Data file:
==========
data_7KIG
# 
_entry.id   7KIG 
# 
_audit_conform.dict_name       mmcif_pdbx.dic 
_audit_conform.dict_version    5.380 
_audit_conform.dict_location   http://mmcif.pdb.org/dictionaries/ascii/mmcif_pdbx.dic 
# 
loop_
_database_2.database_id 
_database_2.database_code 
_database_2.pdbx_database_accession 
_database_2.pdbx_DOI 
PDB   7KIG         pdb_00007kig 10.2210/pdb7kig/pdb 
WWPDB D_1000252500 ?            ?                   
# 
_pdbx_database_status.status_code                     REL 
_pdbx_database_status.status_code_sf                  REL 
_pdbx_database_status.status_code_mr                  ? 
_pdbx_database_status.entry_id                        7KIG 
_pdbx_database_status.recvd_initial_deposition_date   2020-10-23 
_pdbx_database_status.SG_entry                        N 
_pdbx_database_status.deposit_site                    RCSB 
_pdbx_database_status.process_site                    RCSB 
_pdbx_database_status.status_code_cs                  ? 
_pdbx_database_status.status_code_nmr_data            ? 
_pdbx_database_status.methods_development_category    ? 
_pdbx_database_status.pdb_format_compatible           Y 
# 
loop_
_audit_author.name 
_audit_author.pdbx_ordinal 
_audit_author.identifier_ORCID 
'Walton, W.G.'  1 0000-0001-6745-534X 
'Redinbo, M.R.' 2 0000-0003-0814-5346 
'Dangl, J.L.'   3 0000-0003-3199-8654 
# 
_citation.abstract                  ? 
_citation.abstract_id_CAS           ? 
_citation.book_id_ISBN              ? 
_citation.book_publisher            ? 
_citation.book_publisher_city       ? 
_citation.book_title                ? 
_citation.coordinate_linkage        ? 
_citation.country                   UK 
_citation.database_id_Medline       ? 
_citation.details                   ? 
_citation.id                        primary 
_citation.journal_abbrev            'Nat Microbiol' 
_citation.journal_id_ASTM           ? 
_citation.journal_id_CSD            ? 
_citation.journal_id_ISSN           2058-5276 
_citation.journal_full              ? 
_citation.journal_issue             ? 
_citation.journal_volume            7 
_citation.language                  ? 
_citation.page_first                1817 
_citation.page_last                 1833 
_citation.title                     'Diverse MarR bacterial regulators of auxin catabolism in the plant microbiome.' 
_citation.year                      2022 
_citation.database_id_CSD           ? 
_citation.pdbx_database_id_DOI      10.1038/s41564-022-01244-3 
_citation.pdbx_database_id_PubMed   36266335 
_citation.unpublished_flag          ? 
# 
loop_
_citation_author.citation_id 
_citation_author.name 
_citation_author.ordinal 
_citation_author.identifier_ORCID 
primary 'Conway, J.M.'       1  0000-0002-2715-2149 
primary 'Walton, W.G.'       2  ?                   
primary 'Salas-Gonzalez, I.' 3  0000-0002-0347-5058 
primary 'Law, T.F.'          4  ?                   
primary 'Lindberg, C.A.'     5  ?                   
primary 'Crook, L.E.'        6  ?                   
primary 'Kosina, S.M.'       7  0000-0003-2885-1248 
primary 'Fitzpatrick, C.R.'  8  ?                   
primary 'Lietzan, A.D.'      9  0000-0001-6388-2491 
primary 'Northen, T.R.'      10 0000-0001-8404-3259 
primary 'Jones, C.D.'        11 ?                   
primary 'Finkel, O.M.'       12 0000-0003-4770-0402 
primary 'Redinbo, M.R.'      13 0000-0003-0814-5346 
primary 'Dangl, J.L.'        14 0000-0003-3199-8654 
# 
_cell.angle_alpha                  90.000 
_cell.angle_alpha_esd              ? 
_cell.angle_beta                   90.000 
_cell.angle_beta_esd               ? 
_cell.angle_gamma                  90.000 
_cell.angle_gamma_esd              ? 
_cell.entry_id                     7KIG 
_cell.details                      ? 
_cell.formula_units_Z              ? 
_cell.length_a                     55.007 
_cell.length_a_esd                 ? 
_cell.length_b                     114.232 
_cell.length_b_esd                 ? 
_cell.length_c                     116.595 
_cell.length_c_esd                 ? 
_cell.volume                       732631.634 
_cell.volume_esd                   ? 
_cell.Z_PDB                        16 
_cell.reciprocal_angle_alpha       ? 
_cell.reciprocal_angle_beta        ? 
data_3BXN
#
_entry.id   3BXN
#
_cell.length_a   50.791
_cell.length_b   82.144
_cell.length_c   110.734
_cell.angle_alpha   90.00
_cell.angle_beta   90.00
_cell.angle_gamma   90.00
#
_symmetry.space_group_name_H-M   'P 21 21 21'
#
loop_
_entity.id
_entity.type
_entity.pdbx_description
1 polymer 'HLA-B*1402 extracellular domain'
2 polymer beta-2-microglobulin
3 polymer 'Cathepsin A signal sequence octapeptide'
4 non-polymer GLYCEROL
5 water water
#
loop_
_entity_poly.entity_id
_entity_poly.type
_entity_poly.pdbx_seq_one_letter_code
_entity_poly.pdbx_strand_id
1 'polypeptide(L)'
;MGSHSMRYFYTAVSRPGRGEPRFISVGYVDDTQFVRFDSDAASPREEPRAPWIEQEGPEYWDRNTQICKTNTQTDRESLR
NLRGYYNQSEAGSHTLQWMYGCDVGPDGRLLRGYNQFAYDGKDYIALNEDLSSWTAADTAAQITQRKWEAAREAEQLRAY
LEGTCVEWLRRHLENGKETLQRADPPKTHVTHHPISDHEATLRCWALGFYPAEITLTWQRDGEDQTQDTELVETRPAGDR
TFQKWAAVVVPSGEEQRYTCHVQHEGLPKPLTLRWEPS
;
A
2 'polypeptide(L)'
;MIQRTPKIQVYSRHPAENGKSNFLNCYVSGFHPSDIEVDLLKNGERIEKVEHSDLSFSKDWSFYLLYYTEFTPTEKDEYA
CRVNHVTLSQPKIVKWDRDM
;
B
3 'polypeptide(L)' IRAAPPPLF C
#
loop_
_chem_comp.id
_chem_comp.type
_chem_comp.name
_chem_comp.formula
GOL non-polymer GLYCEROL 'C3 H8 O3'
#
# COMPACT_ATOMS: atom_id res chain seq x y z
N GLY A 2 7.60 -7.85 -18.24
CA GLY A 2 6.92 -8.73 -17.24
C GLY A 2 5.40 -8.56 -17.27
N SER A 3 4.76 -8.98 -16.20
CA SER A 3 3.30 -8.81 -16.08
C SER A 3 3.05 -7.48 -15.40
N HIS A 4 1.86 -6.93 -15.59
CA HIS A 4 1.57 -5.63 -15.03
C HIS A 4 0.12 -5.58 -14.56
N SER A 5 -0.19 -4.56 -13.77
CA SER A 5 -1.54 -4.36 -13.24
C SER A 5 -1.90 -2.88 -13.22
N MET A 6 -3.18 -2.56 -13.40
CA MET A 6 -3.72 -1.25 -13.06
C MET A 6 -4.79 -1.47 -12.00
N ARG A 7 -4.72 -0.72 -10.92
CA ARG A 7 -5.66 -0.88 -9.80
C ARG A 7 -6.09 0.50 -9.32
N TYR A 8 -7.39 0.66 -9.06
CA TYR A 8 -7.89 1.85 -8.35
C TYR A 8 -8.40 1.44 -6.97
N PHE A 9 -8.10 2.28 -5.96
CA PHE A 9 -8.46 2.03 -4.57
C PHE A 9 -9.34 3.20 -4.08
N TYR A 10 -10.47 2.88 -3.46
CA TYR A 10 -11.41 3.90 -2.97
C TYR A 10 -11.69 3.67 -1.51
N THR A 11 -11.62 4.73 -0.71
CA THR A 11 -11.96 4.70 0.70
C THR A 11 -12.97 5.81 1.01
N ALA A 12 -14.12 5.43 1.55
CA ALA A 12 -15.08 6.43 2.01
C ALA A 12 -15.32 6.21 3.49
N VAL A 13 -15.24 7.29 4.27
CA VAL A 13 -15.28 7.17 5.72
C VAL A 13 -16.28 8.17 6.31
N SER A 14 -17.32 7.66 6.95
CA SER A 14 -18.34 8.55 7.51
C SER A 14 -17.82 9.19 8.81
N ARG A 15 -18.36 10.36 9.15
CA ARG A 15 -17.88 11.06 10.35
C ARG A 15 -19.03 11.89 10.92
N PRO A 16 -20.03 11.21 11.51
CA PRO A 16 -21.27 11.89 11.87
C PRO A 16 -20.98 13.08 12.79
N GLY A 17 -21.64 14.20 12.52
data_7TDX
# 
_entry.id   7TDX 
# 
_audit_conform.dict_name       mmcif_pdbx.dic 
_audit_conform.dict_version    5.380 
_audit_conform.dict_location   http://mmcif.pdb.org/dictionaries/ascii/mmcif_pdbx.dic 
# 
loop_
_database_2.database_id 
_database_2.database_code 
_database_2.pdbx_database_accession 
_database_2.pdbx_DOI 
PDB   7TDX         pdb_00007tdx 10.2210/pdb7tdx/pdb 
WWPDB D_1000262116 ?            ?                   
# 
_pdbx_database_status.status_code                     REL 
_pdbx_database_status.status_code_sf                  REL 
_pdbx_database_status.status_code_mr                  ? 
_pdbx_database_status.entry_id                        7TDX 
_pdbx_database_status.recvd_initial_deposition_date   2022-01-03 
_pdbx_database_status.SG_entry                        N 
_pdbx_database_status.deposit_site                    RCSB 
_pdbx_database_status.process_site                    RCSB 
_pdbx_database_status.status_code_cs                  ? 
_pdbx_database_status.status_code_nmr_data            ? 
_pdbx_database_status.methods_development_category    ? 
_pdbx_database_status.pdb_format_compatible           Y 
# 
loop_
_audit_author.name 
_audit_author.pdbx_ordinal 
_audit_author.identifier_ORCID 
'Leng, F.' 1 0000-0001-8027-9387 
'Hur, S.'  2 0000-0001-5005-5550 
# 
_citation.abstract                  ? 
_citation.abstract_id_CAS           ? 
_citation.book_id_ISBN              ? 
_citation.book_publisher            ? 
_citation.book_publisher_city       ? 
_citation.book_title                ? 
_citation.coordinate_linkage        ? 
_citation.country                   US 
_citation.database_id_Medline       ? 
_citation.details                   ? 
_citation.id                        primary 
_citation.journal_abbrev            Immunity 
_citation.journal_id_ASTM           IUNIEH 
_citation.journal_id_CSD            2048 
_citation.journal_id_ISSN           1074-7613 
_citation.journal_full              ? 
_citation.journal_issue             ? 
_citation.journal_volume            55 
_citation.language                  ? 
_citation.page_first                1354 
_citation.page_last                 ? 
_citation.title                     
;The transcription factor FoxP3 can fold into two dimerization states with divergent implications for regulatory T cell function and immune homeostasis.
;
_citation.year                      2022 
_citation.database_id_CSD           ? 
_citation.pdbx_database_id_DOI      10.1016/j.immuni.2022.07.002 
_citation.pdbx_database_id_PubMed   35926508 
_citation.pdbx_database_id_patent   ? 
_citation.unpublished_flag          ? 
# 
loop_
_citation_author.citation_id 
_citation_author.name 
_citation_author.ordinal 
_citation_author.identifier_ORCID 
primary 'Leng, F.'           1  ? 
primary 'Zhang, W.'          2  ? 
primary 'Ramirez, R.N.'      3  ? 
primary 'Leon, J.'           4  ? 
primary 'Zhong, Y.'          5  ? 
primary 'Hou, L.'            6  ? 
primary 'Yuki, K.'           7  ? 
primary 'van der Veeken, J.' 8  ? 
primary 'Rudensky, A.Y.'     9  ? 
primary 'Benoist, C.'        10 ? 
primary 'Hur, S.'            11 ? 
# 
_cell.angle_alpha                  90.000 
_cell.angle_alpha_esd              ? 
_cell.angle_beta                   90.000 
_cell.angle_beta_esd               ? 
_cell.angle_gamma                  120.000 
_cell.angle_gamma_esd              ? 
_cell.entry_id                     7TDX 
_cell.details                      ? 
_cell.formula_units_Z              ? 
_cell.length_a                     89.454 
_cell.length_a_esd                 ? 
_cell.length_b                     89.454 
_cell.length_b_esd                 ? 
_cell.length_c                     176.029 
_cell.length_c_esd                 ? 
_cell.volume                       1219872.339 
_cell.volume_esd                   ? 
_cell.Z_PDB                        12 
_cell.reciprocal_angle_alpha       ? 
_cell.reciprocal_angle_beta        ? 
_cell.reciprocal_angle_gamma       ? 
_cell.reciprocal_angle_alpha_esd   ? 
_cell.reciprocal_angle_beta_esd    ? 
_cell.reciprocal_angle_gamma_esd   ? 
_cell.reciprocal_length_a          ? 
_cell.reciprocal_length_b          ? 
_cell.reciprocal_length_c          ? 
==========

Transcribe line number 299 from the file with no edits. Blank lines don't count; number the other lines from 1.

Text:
_cell.length_c                     176.029 